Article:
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Rights + Justice

Doug Ford Is Showing the Conservative Movement’s True Colours

Lovers of rights and freedoms? Not for Ontario’s education workers, apparently.

David Climenhaga 2 Nov 2022Alberta Politics

David J. Climenhaga is an award-winning journalist, author, post-secondary teacher, poet and trade union communicator. He blogs at Follow him on Twitter at @djclimenhaga.

The Conservative movement’s vast army of online trolls has been strangely silent about the right of poorly paid Ontario education workers to negotiate a decent salary for themselves.

Funny that, Conservatives being such lovers of Canadian rights and freedoms.

Ditto the right-wing politicians who took coffee and doughnuts to the people who occupied Ottawa and blockaded major border crossings last February while pretending to be the advocates of the little guy and the friends of the working class.

I’m pretty sure their teammate Doug Ford, premier of Ontario, is showing the true colours of the Canadian conservative movement with his plan to use Section 33 of the Canadian Charter of Rights and Freedoms, the notorious notwithstanding clause, to impose a poor contract on the 55,000 members of the Canadian Union of Public Employees and strip them of their legal right to strike.

On Sunday, CUPE’s Ontario School Board Council of Unions gave the statutory five days’ strike notice, after which the educational assistants, custodians, early childhood educators and other workers could have legally walked off the job on Friday.

Everyone knows that’s the moment when the rubber hits the road in contract negotiations and often the best moment for working people forced to deal with a recalcitrant employer to get a fair agreement. That’s why it’s called bargaining.

So, presumably we can now expect continued silence from the likes of federal Conservative Leader Pierre Poilievre and Alberta Premier Danielle Smith, and perhaps adoption of the same strategy later if they are faced with public-sector negotiations in their own jurisdictions. That would be the Conservative way.

As for the “freedom” convoy crowd, their idea of freedom apparently doesn’t extend to collective bargaining unless it’s them trying to bargain with the Governor General and opposition parties to set up an unelected provisional revolutionary government in Ottawa.

I mention this only because sooner or later, probably sooner, the troll army is bound to be unleashed to accuse Prime Minister Justin Trudeau of hypocrisy for expressing reservations about Ford’s plan to use Section 33 to suspend parts of the Canadian Constitution he finds inconvenient after Ottawa used the Emergencies Act to end harassment of citizens, blockades of Canada’s border, and the attempt to overthrow the government.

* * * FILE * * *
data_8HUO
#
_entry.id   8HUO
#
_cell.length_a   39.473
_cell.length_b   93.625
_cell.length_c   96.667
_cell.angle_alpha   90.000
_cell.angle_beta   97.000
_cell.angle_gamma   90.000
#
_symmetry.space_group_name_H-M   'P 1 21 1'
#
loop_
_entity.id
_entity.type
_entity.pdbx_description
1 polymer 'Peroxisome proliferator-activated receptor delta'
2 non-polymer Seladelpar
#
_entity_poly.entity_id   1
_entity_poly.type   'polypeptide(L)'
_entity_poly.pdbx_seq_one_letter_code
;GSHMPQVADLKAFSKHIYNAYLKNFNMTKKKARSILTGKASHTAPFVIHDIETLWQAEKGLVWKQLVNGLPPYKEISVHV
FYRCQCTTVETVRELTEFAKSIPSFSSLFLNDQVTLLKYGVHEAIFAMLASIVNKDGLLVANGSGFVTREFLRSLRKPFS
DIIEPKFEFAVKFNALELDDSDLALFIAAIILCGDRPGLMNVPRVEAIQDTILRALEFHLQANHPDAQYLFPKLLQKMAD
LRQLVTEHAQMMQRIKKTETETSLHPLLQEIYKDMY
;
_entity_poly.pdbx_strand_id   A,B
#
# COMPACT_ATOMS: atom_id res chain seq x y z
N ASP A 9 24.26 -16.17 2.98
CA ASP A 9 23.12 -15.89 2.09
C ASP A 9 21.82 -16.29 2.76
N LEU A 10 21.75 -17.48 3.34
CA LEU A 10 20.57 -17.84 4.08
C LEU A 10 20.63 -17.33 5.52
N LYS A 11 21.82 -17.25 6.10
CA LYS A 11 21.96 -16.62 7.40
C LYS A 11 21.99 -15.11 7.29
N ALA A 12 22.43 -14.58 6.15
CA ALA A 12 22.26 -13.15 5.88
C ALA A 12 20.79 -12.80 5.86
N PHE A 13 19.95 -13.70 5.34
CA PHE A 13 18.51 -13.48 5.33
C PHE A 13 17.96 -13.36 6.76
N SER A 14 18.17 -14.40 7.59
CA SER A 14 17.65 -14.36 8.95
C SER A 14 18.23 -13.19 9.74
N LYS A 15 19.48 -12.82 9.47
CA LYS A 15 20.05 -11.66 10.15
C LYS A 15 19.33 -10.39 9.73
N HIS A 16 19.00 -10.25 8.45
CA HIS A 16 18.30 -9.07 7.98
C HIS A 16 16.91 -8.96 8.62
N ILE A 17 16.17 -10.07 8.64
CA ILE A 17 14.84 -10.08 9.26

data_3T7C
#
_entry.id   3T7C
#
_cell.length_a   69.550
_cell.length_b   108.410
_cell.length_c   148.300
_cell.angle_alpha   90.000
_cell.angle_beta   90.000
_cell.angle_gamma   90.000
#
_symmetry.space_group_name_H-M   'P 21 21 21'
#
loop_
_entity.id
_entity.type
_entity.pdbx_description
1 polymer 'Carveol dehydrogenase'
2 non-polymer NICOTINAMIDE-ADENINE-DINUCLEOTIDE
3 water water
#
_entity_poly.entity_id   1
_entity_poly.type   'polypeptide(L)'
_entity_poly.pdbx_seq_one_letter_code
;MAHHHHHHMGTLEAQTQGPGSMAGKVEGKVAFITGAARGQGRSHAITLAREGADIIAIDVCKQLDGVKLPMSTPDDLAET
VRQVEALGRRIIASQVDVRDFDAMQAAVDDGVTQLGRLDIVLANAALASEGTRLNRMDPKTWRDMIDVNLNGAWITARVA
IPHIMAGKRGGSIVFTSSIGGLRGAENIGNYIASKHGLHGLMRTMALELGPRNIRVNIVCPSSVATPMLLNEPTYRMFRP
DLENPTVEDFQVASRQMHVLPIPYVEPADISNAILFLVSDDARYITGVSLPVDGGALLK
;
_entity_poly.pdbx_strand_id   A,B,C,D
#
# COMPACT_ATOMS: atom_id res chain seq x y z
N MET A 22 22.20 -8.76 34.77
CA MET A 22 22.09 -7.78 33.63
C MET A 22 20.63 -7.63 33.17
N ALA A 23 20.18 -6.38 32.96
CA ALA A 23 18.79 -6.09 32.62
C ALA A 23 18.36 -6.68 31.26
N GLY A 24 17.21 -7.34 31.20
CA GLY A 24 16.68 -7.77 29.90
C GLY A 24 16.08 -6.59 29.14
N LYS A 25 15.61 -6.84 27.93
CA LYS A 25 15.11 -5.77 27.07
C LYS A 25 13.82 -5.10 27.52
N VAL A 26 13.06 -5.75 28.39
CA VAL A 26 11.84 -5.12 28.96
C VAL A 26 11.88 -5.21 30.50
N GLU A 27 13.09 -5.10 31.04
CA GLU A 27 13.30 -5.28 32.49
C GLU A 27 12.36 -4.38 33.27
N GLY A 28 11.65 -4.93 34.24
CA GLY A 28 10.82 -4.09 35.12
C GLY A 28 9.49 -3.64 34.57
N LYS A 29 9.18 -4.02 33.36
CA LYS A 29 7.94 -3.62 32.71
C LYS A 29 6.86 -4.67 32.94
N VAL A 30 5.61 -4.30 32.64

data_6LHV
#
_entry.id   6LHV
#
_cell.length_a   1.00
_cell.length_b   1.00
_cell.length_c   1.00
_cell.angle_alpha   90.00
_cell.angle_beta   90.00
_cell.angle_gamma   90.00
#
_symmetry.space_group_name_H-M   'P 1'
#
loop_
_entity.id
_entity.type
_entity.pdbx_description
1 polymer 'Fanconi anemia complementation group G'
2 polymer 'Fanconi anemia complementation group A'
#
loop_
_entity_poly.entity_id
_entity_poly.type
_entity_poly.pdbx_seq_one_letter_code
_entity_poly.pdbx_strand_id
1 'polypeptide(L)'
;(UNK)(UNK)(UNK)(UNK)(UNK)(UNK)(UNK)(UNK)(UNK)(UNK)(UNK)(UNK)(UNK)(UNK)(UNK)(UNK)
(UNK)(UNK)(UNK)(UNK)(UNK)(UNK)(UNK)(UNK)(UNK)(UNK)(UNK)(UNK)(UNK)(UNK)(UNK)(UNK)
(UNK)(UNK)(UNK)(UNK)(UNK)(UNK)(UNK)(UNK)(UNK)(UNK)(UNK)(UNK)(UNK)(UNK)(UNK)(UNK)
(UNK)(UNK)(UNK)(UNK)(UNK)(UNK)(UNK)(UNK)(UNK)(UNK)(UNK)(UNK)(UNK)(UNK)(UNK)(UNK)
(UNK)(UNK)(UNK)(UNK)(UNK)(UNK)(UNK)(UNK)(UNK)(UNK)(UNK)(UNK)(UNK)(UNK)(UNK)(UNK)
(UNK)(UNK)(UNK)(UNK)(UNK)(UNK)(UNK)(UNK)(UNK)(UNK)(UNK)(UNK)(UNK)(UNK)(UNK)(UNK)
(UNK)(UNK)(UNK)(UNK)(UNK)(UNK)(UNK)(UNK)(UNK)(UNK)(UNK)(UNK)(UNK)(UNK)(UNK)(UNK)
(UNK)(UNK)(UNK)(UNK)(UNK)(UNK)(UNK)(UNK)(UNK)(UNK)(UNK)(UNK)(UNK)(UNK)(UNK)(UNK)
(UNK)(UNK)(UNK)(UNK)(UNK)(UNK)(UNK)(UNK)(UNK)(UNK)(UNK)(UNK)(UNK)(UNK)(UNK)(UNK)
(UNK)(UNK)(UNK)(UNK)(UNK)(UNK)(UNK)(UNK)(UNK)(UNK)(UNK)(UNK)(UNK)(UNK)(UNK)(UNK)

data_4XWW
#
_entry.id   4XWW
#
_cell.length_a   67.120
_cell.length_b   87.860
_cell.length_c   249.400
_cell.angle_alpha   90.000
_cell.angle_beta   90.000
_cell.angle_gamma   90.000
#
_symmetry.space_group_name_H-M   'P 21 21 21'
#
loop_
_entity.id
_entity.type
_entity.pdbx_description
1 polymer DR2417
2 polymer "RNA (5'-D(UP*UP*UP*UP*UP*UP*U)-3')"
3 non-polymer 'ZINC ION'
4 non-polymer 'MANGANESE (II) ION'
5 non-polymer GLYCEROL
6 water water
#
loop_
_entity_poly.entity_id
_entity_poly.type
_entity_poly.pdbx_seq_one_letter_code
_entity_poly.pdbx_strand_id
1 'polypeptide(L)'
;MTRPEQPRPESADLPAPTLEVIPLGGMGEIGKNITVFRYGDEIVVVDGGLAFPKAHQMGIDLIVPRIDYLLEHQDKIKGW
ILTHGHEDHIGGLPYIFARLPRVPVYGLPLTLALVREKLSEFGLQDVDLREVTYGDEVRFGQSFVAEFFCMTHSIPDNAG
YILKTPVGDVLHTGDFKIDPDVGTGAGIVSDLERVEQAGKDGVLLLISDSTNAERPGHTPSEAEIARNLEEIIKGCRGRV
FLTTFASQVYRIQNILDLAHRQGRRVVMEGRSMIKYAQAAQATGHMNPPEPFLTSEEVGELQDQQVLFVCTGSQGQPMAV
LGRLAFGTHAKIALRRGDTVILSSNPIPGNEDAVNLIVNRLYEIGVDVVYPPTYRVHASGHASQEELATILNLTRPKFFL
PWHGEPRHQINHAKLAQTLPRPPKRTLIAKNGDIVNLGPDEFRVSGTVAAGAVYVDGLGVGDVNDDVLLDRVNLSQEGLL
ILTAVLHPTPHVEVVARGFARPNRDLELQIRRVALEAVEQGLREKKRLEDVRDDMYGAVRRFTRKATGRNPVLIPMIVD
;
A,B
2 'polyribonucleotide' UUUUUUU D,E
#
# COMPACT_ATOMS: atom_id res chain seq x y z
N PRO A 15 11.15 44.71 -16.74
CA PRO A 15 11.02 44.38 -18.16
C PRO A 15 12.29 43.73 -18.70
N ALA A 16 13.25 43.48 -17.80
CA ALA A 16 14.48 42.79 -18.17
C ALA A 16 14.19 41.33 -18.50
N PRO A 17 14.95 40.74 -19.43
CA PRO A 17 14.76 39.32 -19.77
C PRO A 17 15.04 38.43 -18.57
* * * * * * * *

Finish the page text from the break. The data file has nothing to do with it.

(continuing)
The difference, which deserves to be analyzed and stated clearly, is that the right to bargain collectively is covered under what we think of as the rule of law, that is, the concept that all people must be treated equally according to the same legal standards.

Whereas the “right” to occupy cities, harass their citizens, and overthrow democratically elected governments, however unpopular, is not.

Canadian courts have recognized that the right to bargain collectively is part of our constitutionally protected freedom of association. (This seems like a reasonable interpretation of an already recognized right to me, although there are those who would argue it’s an example of busybody judges inventing new rights.)

In other words, the actions of the convoy insurrection defied the rule of law; the right of CUPE members to negotiate an agreement within a codified structure of labour relations defines it.

Our Constitution, unfortunately, allows some of our fundamental rights to be suspended for the convenience of governments experiencing authoritarian impulses.

Whether or not this should have been part of the Constitution is a subject for debate, but not much else. We’re stuck with the way things are.

Which leads us to the question of what needs to happen next.

Premier Ford did nothing to help Ottawa solve the convoy crisis and plenty to make it worse.

Presumably this was because he saw political advantage in making life difficult for Trudeau and the Liberals in Ottawa. That would explain why he skedaddled to his cottage and wasn’t heard from during the occupation while the Ontario Provincial Police neglected to intervene.

Now he wants to suspend the Constitution for essentially the same reason: the political consequences of a short legal strike in Ontario’s schools by workers who were never declared to be essential and who made big sacrifices to keep schools open during the pandemic would be politically inconvenient for him and his government.

As a result, perhaps he will end up having to plead with the feds to use the Emergencies Act to end a general strike in Ontario.

That’s unlikely, of course, because many of the unions that would be required to join the brave CUPE workers are likely to find bureaucratic excuses to sit on their hands. Still, their members are pretty mad and yesterday the idea seemed to be gaining momentum.

Once in a while when you pull the cork from a bottle a genie pops out.

Now, wouldn’t it be a fine irony if that were to happen to Ford?  [Tyee]

Read more: Rights + Justice, Politics

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